Skip to main content

Flood Control

Question for Department for Environment, Food and Rural Affairs

UIN HL631, tabled on 21 January 2020

To ask Her Majesty's Government what progress they have made, if any, in improving the management of higher ground areas in the UK where a natural event, farming and forest management can modify flood run-offs towards lower ground areas.

Answered on

3 February 2020

The Government, in conjunction with farmers, landowners and the third sector, has made progress in exploring how management of the uplands can contribute towards flood mitigation in the lowlands. This can be achieved through the use of natural processes, such as natural flood management, as well as changing land use and behaviours to better manage the flow of water.

Each catchment is different and requires a unique approach to management but natural flood management measures can be implemented across any area e.g. uplands, lowlands, urban and rural. These measures can include tree planting, leaky debris dams and peatbog restoration on upper slopes, flood washlands and river re-connection and naturalisation mid-catchment and management and creation of coastal marsh and sand dune systems in coastal areas.

There is evidence that natural flood management measures, that are appropriately designed and situated, can help manage flood and coastal risks, often alongside other measure, and can also provide other benefits to the natural environment, including but not limited to habitat creation, increased biodiversity and improved water quality. The Environment Agency (EA) has published an evidence directory which summarises the effectiveness of working with natural processes, from a flood risk and wider ecosystem perspective[1].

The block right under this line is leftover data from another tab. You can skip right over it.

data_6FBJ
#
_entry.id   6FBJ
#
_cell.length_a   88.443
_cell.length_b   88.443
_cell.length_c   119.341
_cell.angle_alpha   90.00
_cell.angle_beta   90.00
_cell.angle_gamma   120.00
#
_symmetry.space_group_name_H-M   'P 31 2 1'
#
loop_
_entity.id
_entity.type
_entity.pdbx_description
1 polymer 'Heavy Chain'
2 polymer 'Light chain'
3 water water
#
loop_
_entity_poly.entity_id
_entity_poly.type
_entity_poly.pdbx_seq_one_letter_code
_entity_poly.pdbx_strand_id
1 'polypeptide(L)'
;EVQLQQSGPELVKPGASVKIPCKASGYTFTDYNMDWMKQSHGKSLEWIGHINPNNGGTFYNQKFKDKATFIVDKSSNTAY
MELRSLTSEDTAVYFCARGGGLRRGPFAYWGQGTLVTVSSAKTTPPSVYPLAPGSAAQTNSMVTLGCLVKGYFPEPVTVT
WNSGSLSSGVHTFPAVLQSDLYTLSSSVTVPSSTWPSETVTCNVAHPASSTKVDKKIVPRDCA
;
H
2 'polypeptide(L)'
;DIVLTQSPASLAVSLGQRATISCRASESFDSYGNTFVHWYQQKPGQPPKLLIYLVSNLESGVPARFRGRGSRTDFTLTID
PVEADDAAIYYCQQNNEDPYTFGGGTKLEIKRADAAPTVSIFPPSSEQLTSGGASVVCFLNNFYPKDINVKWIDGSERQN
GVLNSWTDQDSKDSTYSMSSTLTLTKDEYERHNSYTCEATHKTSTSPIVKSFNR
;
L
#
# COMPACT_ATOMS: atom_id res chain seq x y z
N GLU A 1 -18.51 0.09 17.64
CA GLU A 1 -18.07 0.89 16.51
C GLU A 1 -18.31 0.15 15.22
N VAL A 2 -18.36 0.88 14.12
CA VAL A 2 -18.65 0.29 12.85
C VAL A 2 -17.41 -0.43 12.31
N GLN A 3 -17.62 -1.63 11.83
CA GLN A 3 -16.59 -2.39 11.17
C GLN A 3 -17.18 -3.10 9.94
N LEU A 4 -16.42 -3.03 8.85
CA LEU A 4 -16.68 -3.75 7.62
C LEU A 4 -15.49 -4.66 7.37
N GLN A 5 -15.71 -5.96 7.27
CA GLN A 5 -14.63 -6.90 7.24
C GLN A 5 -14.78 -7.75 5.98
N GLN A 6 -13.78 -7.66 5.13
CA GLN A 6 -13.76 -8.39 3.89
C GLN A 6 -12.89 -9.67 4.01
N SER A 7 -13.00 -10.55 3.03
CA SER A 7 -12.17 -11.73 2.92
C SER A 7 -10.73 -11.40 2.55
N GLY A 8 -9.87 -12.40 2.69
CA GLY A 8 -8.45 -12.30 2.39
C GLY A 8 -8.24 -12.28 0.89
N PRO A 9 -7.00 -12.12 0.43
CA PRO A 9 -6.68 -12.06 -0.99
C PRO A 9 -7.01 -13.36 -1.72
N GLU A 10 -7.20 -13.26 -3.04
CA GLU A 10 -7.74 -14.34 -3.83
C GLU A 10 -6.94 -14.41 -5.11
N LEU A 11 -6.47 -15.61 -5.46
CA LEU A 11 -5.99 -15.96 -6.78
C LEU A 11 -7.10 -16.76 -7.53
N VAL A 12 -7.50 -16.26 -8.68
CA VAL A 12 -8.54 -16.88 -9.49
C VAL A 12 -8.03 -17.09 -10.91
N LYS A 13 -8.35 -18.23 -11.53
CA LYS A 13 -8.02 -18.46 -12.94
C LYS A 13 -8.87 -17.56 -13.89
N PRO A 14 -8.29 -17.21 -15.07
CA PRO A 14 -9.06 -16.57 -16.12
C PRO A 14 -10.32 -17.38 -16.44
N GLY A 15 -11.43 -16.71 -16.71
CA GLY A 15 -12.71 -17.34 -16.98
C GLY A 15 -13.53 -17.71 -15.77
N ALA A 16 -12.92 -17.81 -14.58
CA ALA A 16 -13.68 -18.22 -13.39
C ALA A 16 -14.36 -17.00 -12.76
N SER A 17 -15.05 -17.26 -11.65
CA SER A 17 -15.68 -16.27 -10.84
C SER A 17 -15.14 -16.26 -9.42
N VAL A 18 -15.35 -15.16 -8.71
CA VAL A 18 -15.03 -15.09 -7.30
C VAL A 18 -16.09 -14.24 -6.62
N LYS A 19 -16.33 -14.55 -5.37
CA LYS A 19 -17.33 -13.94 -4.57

This work is supported and encouraged by the Government and complements its record capital investment programme in flood defences. There are currently approximately 40 capital schemes, led by the EA, that include natural flood management measures and the Government expects this to increase. Alongside this successive governments have invested in specific natural flood management programmes. This includes a £15 million programme supporting more than 55 projects, looking at the effectiveness of these interventions including in the uplands. These projects will enable new approaches to be tested and will help determine where natural measures can be most effective.

Similarly the Government has used the Countryside Stewardship Scheme to promote natural process and flood mitigation. For instance, grants are available for the creation and restoration of wetland habitats, tree planting, grip blocking and leaky woody dams. In particular the Facilitation Fund brings farmers and other land managers together to improve the natural environment at a landscape rather than single-farm scale to achieve greater improvements than individual holdings could on their own. One round in 2017 offered funding to groups who implemented natural flood management measures to manage the flow of water.

Looking ahead our exit from the European Union will enable us to leave the Common Agricultural Policy and move to a more ambitious and effective system based on the principles of ‘public money for public goods’. This new scheme will enable land managers to enter into agreements to be paid for delivering a range of public goods set out in the Government’s 25 Year Environment Plan. This includes mitigation of and reduced risk from environmental hazards, such as flooding which could be achieved through natural flood management.

[1] https://www.gov.uk/government/publications/working-with-natural-processes-to-reduce-flood-risk